Pastrami pop-up whets appetites for ‘Maisel 2’

Downtowners Carl Feinman and Judy Sommerville dug into their pastrami sandwiches. Photos by Tequila Minsky

BY TEQUILA MINSKY | A vintage Ford Fairlane and 1950s Buick were parked on Lafayette St. near Kenmare.

Fans on a line stretching around the corner of Broome St. and running to Cleveland Place drooled for pastrami, cheesecake,  Dr. Brown’s soda and knishes —New York delicatessen fare.

It’s the pop-up Carnegie Deli at 201 Lafayette, “in operation” until Sat., Dec. 8.

During the first hour on Sat., Dec. 1, more than 200 hungry New Yorkers came through, the line having swelled hours before the actual 11:30 a.m. opening time. The promotion for the launch of the second season of “The Marvelous Mrs. Maisel” is loaded with 1950s deli nostalgia, including a menu that boasts a pastrami sandwich for 99 cents.

The first season of the award-winning Amazon Prime TV show garnered 14 nominations and five Emmys —for writing, directing, lead and supporting actresses and comedy series. The second season began Wed., Dec. 5.

Snappy dialogue set in period 1958 New York is a recipe for fun entertainment as “Midge” Maisel, a middle-class Upper West Side housewife, makes forays into the edgy Downtown scene as a stand-up comic after her husband leaves her.

“Mike,” behind the takeout counter, with the menu on the wall, at the Carnegie Deli pop-up.

A lot of inspiration is taken from Joan Rivers for Midge’s character — she’s slightly softer but equally bawdy. During the first season, Maisel gets arrested twice for lewdness on stage and has a few sympatique encounters with Lenny Bruce.

Actress Rachel Brosnahan (who, incidentally, is the niece of the late Kate Spade) plays the lead.

Happening Village venues of that era are recreated, particularly The Gaslight Cafe, which was at 116 MacDougal St. Others include the Kettle of Fish, Music Inn and the Village Vanguard.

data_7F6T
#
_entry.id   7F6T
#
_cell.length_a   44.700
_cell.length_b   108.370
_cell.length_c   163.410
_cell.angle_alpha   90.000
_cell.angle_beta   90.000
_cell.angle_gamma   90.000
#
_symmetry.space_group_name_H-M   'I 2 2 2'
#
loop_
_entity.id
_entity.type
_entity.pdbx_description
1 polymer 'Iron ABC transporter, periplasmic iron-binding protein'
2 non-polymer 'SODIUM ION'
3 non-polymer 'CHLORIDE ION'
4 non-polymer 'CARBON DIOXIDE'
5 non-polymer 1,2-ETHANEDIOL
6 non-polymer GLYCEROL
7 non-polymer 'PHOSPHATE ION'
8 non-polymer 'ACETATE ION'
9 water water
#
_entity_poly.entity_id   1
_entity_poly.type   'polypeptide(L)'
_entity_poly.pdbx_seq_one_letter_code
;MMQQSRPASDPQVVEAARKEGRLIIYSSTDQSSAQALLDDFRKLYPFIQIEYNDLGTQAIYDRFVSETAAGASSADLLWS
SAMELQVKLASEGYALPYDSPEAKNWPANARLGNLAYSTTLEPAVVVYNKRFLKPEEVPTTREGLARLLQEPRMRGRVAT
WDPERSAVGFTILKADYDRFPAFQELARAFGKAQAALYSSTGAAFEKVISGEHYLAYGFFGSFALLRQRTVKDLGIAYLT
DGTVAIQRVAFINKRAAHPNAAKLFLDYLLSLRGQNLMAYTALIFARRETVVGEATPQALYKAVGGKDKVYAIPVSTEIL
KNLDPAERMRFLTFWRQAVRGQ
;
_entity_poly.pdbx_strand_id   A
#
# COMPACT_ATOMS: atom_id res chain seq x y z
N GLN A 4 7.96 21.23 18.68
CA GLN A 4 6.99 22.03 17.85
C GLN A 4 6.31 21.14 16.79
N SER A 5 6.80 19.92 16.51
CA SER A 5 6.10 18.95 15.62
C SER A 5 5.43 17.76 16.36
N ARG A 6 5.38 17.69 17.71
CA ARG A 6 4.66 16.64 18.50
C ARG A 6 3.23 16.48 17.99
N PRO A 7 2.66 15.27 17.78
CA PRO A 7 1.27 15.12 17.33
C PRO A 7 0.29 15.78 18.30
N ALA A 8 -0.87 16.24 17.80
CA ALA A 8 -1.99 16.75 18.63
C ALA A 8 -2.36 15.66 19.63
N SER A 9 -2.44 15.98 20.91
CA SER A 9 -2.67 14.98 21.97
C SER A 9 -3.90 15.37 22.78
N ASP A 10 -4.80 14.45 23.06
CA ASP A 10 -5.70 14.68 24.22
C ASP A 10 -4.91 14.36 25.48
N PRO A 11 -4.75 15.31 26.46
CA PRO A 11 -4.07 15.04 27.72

The fourth episode of the first season touts a “Save The Square” rally, with Jane Jacobs at the arch in Washington Square Park.  This reporter stumbled on the filming of that “Stroller Brigade” episode in June 2017.

Back at the Lafayette St. Carnegie Deli pop-up,  when “owners” Lou, Bernie and Max are asked, “How long have you been here?” the answer is “Since 1937.” (They’re actors, in character.)

Delivery boy “Frankie, from Howard Beach,” who said he rode his bike there, handed out menus as the line stretched to Cleveland Place.

Delivery boy Frankie, handing out menus along the line, said he was from Howard Beach and rode his bike all the way to Lafayette St. When this reporter told him she would e-mail him his photo, he asked, “What is that?” After all, the year is 1958.

Along with the black-and-white-tiled floor, tin ceiling and vintage menus posted inside, the long wall is covered with framed and signed celebrity photos to recreate the Carnegie Deli feeling. In fact, though, a month after the New York gastronomic icon closed in December 2016, all the actual photos were tossed out.

As “owner” Bernie schmoozed with the diners, some local Downtown denizens, Carl Feinman (from Southbridge Towers) and Judy Sommerville (from Tribeca), ordered “The Maisel” (pastrami and salami) while a friend ordered “The Susie” (turkey and coleslaw).

Cheesecake or a black-and-white cookie are dessert offerings at 50 cents.

When it came time for the bill, it read, “$0, It’s on Midge Maisel.” Instead donations were taken for the Lower Eastside Girl’s Club.

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